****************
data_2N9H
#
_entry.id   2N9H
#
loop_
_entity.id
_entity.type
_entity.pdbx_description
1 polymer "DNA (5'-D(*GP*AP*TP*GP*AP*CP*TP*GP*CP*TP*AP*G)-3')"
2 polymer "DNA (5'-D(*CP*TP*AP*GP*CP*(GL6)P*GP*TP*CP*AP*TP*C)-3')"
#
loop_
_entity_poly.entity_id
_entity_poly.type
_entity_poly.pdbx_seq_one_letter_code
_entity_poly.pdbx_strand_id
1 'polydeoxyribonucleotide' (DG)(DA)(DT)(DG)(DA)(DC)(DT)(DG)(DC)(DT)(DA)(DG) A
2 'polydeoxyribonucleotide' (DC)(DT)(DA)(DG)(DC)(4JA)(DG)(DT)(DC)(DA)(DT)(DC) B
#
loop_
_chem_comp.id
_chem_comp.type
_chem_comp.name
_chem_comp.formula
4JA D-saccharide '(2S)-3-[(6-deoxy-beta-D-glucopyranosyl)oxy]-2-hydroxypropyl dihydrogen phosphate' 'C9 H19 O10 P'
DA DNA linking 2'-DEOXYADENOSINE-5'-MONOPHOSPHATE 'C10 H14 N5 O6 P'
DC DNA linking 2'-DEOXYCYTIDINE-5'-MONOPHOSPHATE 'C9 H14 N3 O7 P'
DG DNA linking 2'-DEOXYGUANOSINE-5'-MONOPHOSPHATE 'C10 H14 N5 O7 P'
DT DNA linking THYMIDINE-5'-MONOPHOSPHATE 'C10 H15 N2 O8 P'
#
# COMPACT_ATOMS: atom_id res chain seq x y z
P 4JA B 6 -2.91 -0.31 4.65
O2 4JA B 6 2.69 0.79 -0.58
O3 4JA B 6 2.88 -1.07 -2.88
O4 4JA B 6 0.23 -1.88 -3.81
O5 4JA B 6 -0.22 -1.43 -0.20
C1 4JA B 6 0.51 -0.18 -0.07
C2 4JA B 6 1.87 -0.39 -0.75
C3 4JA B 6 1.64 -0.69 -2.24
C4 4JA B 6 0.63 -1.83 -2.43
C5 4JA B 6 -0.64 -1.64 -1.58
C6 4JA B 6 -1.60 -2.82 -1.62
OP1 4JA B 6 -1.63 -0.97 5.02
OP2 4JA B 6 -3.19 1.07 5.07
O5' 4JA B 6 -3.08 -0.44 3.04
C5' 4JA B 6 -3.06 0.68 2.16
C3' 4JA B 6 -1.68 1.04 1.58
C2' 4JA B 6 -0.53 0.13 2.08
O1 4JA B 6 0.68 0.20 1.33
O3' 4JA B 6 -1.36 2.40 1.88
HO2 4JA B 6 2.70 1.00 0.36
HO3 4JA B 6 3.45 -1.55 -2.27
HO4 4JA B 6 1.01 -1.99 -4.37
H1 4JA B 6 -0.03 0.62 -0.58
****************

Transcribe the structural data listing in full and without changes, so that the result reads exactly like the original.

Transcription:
data_2N9H
#
_entry.id   2N9H
#
loop_
_entity.id
_entity.type
_entity.pdbx_description
1 polymer "DNA (5'-D(*GP*AP*TP*GP*AP*CP*TP*GP*CP*TP*AP*G)-3')"
2 polymer "DNA (5'-D(*CP*TP*AP*GP*CP*(GL6)P*GP*TP*CP*AP*TP*C)-3')"
#
loop_
_entity_poly.entity_id
_entity_poly.type
_entity_poly.pdbx_seq_one_letter_code
_entity_poly.pdbx_strand_id
1 'polydeoxyribonucleotide' (DG)(DA)(DT)(DG)(DA)(DC)(DT)(DG)(DC)(DT)(DA)(DG) A
2 'polydeoxyribonucleotide' (DC)(DT)(DA)(DG)(DC)(4JA)(DG)(DT)(DC)(DA)(DT)(DC) B
#
loop_
_chem_comp.id
_chem_comp.type
_chem_comp.name
_chem_comp.formula
4JA D-saccharide '(2S)-3-[(6-deoxy-beta-D-glucopyranosyl)oxy]-2-hydroxypropyl dihydrogen phosphate' 'C9 H19 O10 P'
DA DNA linking 2'-DEOXYADENOSINE-5'-MONOPHOSPHATE 'C10 H14 N5 O6 P'
DC DNA linking 2'-DEOXYCYTIDINE-5'-MONOPHOSPHATE 'C9 H14 N3 O7 P'
DG DNA linking 2'-DEOXYGUANOSINE-5'-MONOPHOSPHATE 'C10 H14 N5 O7 P'
DT DNA linking THYMIDINE-5'-MONOPHOSPHATE 'C10 H15 N2 O8 P'
#
# COMPACT_ATOMS: atom_id res chain seq x y z
P 4JA B 6 -2.91 -0.31 4.65
O2 4JA B 6 2.69 0.79 -0.58
O3 4JA B 6 2.88 -1.07 -2.88
O4 4JA B 6 0.23 -1.88 -3.81
O5 4JA B 6 -0.22 -1.43 -0.20
C1 4JA B 6 0.51 -0.18 -0.07
C2 4JA B 6 1.87 -0.39 -0.75
C3 4JA B 6 1.64 -0.69 -2.24
C4 4JA B 6 0.63 -1.83 -2.43
C5 4JA B 6 -0.64 -1.64 -1.58
C6 4JA B 6 -1.60 -2.82 -1.62
OP1 4JA B 6 -1.63 -0.97 5.02
OP2 4JA B 6 -3.19 1.07 5.07
O5' 4JA B 6 -3.08 -0.44 3.04
C5' 4JA B 6 -3.06 0.68 2.16
C3' 4JA B 6 -1.68 1.04 1.58
C2' 4JA B 6 -0.53 0.13 2.08
O1 4JA B 6 0.68 0.20 1.33
O3' 4JA B 6 -1.36 2.40 1.88
HO2 4JA B 6 2.70 1.00 0.36
HO3 4JA B 6 3.45 -1.55 -2.27
HO4 4JA B 6 1.01 -1.99 -4.37
H1 4JA B 6 -0.03 0.62 -0.58